Parks, Recreation and Tourism Management Research

Jul 19, 2019

Can Parks Help Cities Fight Crime?

A study of green space and parks in the 300 largest U.S. cities reveals what helps lower the risk of crime.

Jun 27, 2019

Attendance Trends Threaten Future Operations of America’s State Park Systems

Visitation to parks and protected areas across the United States has increased substantially over the past half-century.

May 6, 2019

Climate Education for Kids Increases Climate Concerns for Parents

Researchers in the College of Natural Resources worked with middle school teachers to track how students influenced their parents' opinions on climate change.

May 1, 2019

Fulbright Scholar Carla Barbieri to Study Agritourism in Spain

Beginning in September, Barbieri will spend four months at the University of Alicante studying the entrepreneurial success of farmers.

Mar 12, 2019

2019 Graduate Research Symposium Winners

Check out the winners of our Graduate Research Symposium!

Dec 14, 2018

As Hunting Declines, Efforts Grow to Broaden the Funding Base for Wildlife Conservation

Taxes and fees help pay for wildlife conservation in the United States. However, as fewer Americans take up hunting, wildlife managers are seeking other ways to collect funding.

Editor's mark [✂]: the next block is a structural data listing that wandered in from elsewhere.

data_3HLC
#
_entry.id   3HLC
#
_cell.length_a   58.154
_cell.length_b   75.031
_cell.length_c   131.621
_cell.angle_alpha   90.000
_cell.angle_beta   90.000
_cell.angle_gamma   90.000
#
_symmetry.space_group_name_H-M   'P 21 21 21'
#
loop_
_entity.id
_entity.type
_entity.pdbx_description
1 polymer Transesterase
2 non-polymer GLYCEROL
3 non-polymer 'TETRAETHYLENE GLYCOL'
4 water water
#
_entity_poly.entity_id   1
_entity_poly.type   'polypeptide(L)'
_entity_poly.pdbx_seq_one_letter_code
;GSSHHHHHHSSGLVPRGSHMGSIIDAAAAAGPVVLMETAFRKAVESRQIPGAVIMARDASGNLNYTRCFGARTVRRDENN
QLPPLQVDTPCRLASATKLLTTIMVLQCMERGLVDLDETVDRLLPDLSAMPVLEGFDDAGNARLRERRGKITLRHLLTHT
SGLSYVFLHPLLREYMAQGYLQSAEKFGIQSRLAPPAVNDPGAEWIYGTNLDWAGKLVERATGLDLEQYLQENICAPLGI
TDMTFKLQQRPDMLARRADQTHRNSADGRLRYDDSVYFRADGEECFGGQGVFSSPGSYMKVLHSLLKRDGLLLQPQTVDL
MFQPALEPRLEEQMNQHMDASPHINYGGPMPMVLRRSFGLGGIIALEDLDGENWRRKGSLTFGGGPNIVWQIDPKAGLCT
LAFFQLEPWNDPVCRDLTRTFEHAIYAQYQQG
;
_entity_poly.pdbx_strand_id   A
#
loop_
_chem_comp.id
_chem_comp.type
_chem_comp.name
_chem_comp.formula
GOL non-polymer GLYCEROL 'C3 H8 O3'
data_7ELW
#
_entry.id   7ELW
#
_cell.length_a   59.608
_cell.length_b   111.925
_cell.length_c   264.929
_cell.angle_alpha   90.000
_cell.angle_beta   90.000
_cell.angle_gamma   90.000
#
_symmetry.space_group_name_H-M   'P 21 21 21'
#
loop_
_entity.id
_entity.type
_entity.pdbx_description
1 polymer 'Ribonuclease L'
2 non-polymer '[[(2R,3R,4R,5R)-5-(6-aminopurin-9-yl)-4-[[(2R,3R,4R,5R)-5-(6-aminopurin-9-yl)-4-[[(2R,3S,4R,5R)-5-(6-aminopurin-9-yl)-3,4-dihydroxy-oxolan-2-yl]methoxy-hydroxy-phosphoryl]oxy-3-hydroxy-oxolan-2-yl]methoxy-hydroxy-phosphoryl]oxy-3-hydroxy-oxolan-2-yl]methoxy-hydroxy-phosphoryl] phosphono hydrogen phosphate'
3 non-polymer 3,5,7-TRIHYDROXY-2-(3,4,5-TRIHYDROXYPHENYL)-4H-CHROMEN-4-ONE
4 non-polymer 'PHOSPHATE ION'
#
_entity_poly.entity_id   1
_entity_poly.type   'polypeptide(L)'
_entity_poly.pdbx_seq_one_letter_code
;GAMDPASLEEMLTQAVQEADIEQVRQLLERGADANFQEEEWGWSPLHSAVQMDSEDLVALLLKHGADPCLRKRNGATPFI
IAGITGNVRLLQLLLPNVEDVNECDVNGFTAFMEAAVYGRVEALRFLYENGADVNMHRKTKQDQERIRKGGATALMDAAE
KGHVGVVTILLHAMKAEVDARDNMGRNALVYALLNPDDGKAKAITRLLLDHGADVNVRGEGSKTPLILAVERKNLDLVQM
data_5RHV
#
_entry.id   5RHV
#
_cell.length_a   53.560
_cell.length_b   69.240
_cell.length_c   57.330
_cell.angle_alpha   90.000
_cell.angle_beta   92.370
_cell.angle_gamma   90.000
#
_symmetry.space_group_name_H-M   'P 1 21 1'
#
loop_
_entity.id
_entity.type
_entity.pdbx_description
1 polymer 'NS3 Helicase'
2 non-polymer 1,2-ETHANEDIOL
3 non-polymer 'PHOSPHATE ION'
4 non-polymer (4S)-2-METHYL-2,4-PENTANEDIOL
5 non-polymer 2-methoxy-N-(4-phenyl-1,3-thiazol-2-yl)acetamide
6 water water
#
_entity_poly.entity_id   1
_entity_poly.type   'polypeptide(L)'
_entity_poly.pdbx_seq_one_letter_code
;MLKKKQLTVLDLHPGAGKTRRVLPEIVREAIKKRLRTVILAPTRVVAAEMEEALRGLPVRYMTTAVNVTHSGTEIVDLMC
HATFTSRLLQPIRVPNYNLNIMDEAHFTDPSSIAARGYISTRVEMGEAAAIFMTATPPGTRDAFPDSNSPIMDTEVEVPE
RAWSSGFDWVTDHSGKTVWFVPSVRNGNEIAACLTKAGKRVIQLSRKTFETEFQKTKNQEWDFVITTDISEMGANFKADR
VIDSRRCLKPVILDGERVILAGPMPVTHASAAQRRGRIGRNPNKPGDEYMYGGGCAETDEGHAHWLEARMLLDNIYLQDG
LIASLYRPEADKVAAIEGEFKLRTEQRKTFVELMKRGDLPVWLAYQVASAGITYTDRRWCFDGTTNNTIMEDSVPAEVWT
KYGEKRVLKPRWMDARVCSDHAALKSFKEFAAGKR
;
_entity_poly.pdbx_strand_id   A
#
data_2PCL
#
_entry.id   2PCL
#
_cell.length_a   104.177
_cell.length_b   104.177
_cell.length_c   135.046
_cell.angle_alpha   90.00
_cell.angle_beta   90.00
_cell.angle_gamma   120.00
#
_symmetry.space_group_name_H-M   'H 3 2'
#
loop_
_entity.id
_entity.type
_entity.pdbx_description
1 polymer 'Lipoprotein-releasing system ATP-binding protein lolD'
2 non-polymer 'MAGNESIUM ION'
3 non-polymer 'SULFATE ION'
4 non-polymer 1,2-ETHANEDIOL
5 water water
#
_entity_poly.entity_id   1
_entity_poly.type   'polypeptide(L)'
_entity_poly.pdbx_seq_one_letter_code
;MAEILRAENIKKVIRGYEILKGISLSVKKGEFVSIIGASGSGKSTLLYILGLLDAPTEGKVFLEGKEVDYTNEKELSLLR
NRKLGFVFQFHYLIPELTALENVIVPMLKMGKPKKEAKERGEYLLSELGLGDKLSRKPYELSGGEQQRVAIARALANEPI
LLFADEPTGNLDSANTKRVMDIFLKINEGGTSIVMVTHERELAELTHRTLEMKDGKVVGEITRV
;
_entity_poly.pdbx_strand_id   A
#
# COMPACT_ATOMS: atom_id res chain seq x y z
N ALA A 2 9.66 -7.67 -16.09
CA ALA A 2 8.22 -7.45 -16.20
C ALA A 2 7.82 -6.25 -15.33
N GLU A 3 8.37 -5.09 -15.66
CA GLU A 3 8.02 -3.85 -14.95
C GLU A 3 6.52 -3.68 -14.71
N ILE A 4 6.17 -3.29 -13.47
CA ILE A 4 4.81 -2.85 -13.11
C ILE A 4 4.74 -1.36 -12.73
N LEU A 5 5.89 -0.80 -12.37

Nov 20, 2018

Living with Lions and Tigers and Bears, Oh My

We can’t avoid conflict with predators, but we can find better ways to respond.

Nov 10, 2018

What Is The Best Sport For You? Try This Healthy Sport Index

The Healthy Sport Index, developed with research by the College of Natural Resources, helps families choose the most appropriate sports for them.

Nov 10, 2018

NC State Plays Role in Development of New Sport Impact Tool

Professor Michael Kanters and colleagues partnered with the N.C. High School Athletic Association to examine levels of physical activity, safety and psychosocial impacts of sports.

Oct 31, 2018

Modern Conflict: Screen Time vs. Nature

Even rural kids today spend more time in front of screens and less time outdoors, according to a new study of middle-school students in South Carolina.